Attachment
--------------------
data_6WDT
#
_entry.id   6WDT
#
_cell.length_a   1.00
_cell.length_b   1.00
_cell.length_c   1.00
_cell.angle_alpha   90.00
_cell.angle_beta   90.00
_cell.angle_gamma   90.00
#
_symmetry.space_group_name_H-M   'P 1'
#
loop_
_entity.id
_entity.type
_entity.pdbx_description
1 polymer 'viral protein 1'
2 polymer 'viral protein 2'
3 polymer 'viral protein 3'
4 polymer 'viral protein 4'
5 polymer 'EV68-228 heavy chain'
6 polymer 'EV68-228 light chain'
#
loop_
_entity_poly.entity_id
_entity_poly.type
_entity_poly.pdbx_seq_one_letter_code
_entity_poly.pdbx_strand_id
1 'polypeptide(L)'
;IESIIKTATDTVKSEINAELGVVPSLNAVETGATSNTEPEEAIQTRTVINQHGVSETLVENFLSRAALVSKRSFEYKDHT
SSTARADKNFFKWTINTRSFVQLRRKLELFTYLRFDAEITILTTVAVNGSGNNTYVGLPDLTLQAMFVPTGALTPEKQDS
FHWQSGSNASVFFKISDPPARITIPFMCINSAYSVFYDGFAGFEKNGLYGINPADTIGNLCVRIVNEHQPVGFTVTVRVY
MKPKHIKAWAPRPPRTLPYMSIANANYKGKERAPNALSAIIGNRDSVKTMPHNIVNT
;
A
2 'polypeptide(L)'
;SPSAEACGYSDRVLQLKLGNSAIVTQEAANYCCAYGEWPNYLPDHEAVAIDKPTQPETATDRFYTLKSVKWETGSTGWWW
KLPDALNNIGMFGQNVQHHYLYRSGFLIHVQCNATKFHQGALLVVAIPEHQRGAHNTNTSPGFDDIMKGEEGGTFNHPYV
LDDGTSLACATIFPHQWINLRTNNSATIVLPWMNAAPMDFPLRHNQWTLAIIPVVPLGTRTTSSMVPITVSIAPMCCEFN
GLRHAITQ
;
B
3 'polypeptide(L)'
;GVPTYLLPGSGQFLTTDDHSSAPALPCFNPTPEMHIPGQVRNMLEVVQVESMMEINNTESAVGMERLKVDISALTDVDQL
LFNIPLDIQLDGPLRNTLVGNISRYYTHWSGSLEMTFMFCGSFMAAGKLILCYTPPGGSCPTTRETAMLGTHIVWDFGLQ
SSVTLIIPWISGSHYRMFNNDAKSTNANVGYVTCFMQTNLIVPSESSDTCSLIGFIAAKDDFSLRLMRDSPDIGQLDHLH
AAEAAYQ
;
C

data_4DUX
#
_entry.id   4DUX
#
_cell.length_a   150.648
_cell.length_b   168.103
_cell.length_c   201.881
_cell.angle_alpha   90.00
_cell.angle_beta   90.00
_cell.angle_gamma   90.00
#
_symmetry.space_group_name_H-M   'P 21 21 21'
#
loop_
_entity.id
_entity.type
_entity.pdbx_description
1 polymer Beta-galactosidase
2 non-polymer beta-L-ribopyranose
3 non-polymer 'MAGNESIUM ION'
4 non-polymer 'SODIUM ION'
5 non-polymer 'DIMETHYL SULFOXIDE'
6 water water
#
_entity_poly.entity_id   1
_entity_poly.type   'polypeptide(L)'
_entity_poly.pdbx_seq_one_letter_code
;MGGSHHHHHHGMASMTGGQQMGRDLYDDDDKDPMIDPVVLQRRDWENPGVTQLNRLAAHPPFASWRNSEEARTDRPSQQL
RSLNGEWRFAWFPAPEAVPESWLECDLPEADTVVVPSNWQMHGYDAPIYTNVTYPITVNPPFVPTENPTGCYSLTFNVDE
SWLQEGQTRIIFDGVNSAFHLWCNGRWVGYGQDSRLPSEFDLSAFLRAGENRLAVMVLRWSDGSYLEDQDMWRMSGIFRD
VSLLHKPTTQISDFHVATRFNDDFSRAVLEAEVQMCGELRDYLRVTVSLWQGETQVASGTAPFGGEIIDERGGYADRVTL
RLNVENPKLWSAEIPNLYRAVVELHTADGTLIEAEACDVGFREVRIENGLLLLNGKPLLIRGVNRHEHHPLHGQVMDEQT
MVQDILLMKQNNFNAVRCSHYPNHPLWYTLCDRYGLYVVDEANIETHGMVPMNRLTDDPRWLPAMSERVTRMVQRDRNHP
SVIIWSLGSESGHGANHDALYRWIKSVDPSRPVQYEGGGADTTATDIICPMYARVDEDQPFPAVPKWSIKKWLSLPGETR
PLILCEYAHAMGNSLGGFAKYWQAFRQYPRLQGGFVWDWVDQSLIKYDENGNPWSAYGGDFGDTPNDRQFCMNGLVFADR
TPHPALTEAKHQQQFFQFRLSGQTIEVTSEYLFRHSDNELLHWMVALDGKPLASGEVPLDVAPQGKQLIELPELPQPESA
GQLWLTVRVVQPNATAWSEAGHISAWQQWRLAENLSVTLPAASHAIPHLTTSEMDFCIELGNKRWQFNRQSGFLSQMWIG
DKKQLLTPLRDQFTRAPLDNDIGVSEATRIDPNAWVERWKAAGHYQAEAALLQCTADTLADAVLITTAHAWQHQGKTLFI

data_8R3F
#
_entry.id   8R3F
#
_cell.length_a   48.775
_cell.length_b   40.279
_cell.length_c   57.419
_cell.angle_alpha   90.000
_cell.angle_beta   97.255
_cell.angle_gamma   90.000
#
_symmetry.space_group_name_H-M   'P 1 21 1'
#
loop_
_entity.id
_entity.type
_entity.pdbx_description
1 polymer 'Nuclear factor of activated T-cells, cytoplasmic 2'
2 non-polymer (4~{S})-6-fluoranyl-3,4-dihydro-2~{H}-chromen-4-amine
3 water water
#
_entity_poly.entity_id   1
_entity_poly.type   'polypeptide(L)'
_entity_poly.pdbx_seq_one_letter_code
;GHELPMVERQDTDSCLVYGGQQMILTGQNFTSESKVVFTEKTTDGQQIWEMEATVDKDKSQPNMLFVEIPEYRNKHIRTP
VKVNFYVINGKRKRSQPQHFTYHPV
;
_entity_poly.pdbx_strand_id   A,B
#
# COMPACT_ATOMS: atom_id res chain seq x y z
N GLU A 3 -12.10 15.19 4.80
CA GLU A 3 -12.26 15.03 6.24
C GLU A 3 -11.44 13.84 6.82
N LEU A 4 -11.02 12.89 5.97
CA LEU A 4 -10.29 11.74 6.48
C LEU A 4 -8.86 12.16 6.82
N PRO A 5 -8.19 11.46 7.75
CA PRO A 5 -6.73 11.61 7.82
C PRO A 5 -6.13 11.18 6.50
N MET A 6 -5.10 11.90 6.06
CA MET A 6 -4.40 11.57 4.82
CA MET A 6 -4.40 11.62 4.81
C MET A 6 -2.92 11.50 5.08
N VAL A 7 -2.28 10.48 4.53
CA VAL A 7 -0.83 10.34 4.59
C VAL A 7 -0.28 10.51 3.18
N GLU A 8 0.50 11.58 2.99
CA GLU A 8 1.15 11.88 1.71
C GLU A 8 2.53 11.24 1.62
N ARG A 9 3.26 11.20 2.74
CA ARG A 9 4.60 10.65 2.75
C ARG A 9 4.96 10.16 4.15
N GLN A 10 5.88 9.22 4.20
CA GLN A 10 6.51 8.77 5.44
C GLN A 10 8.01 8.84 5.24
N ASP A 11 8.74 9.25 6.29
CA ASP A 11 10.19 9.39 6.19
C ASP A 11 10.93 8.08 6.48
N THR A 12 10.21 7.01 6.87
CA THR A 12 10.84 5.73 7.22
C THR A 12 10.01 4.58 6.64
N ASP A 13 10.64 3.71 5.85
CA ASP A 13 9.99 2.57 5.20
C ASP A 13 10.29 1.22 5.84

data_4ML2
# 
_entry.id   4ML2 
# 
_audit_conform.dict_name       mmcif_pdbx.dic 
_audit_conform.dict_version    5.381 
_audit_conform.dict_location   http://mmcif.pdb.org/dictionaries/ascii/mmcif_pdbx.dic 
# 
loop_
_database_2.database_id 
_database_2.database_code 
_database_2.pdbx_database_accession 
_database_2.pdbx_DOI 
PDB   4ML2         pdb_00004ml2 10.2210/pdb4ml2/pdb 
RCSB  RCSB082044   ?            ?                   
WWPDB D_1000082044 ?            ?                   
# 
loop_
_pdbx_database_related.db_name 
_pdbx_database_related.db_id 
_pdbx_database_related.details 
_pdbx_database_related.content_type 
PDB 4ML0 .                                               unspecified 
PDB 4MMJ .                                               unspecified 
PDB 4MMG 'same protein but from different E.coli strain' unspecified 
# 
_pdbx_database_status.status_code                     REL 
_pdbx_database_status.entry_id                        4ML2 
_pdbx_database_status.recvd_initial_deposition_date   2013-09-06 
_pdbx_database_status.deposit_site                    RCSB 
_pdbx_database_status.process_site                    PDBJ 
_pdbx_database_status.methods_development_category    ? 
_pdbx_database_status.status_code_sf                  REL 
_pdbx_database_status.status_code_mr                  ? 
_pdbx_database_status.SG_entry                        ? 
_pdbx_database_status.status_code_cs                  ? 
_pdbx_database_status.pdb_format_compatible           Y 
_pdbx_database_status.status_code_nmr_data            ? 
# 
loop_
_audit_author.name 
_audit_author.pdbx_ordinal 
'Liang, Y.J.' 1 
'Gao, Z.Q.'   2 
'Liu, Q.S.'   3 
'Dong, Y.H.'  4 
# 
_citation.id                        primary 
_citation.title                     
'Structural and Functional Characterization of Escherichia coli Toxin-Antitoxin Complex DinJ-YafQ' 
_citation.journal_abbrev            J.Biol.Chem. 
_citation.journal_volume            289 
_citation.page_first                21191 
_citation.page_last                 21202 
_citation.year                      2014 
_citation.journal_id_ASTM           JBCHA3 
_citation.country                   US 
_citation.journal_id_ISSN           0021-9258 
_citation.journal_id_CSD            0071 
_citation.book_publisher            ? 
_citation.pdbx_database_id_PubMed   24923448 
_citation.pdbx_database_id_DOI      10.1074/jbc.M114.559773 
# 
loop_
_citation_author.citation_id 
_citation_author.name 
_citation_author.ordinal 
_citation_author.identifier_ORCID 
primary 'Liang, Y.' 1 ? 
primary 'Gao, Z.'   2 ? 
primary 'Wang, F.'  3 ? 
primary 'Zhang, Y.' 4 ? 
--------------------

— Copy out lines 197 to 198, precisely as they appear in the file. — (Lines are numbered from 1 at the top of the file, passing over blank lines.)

'Liu, Q.S.'   3 
'Dong, Y.H.'  4 